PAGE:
Vitamin C, also known as ascorbic acid, is necessary for the growth, development and repair of all body tissues. It’s involved in many body functions, including formation of collagen, absorption of iron, the proper functioning of the immune system, wound healing, and the maintenance of cartilage, bones, and teeth.
Vitamin C is one of many antioxidants that can protect against damage caused by harmful molecules called free radicals, as well as toxic chemicals and pollutants like cigarette smoke. Free radicals can build up and contribute to the development of health conditions such as cancer, heart disease, and arthritis.
Vitamin C is not stored in the body (excess amounts are excreted), so overdose is not a concern. But it’s still important not to exceed the safe upper limit of 2,000 milligrams a day to avoid stomach upset and diarrhea.
Water-soluble vitamins must be continuously supplied in the diet to maintain healthy levels. Eat vitamin-C-rich fruits and vegetables raw, or cook them with minimal water so you don’t lose some of the water-soluble vitamin in the cooking water.
Vitamin C is easily absorbed both in food and in pill form, and it can enhance the absorption of iron when the two are eaten together.
Deficiency of vitamin C is relatively rare, and primarily seen in malnourished adults. In extreme cases, it can lead to scurvy — characterized by weakness, anemia, bruising, bleeding, and loose teeth.
1. Stress. A deficiency in vitamin C is associated with many stress related disease. It is the first nutrient to be depleted in alcoholics, smokers, and obese individuals. And because vitamin C is one of the nutrients sensitive to stress, Moyad says naintaining levels of vitamin C can be an ideal marker for overall health.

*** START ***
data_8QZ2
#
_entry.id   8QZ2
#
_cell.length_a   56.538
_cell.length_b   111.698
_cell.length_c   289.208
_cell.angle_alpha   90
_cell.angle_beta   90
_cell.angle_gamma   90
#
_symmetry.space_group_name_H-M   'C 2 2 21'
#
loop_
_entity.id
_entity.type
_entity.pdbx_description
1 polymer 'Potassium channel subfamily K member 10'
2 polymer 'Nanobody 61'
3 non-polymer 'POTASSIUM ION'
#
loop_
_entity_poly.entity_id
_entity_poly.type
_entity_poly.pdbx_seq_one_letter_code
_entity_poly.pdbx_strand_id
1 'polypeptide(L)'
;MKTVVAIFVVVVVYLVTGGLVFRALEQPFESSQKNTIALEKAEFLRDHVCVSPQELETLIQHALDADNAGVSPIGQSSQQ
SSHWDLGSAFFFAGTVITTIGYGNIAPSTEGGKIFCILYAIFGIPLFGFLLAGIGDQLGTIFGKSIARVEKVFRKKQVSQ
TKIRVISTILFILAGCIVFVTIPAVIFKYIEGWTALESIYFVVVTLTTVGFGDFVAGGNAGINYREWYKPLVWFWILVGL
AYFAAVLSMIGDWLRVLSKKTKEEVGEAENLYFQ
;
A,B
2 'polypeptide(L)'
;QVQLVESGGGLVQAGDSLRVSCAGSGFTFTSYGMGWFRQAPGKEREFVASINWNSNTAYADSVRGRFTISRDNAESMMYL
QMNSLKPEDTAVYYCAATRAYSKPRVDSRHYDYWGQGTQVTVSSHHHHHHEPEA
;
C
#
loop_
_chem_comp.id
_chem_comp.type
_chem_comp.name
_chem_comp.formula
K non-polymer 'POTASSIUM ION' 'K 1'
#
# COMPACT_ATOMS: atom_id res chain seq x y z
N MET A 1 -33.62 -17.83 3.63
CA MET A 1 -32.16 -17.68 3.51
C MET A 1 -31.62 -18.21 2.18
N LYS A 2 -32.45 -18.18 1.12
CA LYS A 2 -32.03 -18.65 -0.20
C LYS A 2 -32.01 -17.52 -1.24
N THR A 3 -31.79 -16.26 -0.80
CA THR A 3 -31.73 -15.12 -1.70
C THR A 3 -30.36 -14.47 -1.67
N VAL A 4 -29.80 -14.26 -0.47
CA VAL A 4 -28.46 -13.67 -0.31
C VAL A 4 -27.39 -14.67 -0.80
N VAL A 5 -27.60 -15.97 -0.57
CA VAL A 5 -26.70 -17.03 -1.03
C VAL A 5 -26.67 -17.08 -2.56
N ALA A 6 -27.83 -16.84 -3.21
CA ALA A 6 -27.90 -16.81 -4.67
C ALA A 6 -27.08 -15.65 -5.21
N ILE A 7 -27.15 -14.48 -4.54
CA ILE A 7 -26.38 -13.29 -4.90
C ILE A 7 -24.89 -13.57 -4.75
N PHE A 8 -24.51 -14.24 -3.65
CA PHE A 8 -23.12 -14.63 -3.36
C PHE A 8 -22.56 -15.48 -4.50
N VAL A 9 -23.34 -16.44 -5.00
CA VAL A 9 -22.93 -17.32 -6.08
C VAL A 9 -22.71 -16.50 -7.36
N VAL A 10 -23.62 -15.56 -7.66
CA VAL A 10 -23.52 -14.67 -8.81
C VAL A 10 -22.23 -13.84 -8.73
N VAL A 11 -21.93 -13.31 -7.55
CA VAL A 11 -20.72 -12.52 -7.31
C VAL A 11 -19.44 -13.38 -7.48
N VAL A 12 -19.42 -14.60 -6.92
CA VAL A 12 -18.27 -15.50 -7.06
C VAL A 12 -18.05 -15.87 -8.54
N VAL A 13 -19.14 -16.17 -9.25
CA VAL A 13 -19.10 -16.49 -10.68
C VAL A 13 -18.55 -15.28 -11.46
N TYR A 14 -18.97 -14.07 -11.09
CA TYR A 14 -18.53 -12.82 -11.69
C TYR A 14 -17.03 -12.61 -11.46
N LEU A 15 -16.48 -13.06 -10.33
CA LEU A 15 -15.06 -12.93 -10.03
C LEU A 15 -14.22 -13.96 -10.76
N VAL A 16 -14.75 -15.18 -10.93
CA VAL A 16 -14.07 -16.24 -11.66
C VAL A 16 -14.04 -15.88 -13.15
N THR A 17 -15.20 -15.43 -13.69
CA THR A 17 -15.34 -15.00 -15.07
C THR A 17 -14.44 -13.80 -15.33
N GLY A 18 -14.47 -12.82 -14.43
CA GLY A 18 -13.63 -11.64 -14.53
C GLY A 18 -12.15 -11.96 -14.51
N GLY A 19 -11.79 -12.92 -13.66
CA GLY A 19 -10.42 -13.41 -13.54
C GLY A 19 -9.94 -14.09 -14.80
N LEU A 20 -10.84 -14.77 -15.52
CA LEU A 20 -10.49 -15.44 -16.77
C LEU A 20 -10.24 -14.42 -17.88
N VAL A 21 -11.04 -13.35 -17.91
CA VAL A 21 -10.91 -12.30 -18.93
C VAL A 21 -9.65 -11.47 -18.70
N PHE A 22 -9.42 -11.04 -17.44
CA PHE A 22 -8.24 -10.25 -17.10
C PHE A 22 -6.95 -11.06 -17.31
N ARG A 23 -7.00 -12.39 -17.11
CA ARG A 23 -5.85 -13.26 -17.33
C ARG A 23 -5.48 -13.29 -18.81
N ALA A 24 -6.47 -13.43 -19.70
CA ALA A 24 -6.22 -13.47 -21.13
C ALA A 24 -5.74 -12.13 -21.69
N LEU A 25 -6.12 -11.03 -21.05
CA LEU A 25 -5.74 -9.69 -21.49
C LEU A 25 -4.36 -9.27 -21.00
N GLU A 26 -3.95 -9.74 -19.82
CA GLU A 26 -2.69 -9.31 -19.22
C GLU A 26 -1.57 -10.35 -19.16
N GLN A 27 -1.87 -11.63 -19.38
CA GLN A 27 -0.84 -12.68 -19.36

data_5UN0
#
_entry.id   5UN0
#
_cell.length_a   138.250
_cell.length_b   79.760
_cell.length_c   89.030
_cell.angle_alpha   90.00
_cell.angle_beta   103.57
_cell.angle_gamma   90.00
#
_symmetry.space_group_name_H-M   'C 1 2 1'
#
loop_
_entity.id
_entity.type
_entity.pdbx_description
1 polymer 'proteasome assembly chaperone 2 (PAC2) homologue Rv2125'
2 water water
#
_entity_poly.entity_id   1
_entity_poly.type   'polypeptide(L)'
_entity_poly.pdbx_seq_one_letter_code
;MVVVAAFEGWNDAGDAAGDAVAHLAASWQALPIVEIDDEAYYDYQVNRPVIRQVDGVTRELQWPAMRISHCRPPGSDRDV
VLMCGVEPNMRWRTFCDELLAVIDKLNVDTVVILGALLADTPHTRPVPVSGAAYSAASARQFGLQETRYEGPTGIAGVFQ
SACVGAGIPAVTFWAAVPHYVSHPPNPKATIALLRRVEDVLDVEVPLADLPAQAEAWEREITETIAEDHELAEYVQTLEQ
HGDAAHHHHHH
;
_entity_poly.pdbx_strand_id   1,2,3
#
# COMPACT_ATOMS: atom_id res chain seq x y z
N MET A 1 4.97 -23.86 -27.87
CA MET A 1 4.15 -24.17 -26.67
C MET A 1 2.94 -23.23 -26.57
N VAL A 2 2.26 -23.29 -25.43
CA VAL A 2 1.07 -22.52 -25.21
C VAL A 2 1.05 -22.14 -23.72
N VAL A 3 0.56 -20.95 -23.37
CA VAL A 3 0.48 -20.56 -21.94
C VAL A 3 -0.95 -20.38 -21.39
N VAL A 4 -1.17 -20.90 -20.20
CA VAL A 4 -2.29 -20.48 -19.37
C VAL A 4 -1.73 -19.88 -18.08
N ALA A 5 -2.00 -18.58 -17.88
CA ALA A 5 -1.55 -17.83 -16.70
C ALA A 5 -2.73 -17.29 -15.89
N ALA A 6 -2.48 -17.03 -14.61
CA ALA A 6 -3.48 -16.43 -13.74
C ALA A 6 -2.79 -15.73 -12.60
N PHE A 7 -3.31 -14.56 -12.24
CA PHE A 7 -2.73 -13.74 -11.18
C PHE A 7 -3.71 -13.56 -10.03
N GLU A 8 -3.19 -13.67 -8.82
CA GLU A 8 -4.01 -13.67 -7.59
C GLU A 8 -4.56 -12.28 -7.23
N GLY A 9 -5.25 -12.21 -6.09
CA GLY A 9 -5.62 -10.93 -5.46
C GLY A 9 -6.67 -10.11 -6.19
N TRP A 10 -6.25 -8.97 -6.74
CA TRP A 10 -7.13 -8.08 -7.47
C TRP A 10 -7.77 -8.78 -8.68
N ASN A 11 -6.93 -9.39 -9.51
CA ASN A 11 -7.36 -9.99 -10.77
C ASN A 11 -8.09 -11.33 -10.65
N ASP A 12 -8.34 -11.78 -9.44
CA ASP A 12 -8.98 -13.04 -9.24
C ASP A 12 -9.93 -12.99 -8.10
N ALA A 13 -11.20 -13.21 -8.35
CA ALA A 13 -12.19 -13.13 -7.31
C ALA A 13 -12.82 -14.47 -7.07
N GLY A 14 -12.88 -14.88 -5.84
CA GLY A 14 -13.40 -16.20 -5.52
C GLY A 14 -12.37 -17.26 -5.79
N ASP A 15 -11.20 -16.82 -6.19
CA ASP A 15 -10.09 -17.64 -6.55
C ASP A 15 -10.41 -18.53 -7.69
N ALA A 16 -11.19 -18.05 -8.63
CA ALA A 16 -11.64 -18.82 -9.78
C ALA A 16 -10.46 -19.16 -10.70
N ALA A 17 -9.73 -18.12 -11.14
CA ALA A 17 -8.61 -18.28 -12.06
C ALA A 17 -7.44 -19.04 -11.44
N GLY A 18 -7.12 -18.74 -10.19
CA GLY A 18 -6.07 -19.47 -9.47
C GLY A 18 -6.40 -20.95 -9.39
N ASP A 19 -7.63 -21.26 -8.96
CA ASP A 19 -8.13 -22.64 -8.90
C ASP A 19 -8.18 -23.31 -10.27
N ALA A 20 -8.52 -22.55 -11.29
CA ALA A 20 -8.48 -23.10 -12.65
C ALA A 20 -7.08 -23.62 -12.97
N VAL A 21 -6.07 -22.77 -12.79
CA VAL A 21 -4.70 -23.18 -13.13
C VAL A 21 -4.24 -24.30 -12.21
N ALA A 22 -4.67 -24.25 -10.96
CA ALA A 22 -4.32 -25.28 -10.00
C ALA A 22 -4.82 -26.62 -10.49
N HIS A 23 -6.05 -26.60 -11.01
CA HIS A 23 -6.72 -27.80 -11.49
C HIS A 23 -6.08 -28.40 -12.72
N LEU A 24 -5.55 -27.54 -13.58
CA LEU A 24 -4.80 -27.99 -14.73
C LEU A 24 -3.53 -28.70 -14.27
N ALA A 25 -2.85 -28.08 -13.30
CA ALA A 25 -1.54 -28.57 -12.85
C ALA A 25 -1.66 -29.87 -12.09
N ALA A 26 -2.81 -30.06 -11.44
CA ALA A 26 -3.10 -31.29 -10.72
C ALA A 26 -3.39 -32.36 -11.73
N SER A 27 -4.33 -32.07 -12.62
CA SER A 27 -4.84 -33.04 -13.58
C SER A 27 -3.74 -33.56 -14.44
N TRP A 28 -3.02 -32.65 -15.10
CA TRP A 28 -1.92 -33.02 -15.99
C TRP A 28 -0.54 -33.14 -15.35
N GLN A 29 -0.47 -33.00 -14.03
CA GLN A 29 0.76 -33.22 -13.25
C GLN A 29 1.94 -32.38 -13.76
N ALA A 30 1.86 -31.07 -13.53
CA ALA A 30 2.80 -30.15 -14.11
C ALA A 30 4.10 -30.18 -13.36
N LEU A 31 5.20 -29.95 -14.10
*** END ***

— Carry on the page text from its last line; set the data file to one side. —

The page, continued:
2. Colds. When it comes to the common cold, vitamin C is not a cure, but some studies show that it may help prevent more serious complications. “There is good evidence taking vitamin C for colds and flu can reduce the risk of developing further complications, such as pneumonia and lung infections,” says Moyad.
3. Stroke. Although research has been conflicting, one study in the American Journal of Clinical Nutrition found that those with the highest concentrations of vitamin C in their blood were associated with 42% lower stroke risk than those with the lowest concentrations. The reasons for this are not completely clear. But what is clear is that people who eat plenty of fruits and vegetables have higher blood levels of vitamin C.
“People who consume more fruit and vegetables will not only have higher [blood] levels of vitamin C, but higher intake of other nutrients potentially beneficial to health, such as fiber and other vitamins and minerals,” study researcher Phyo K. Myint said in an email interview.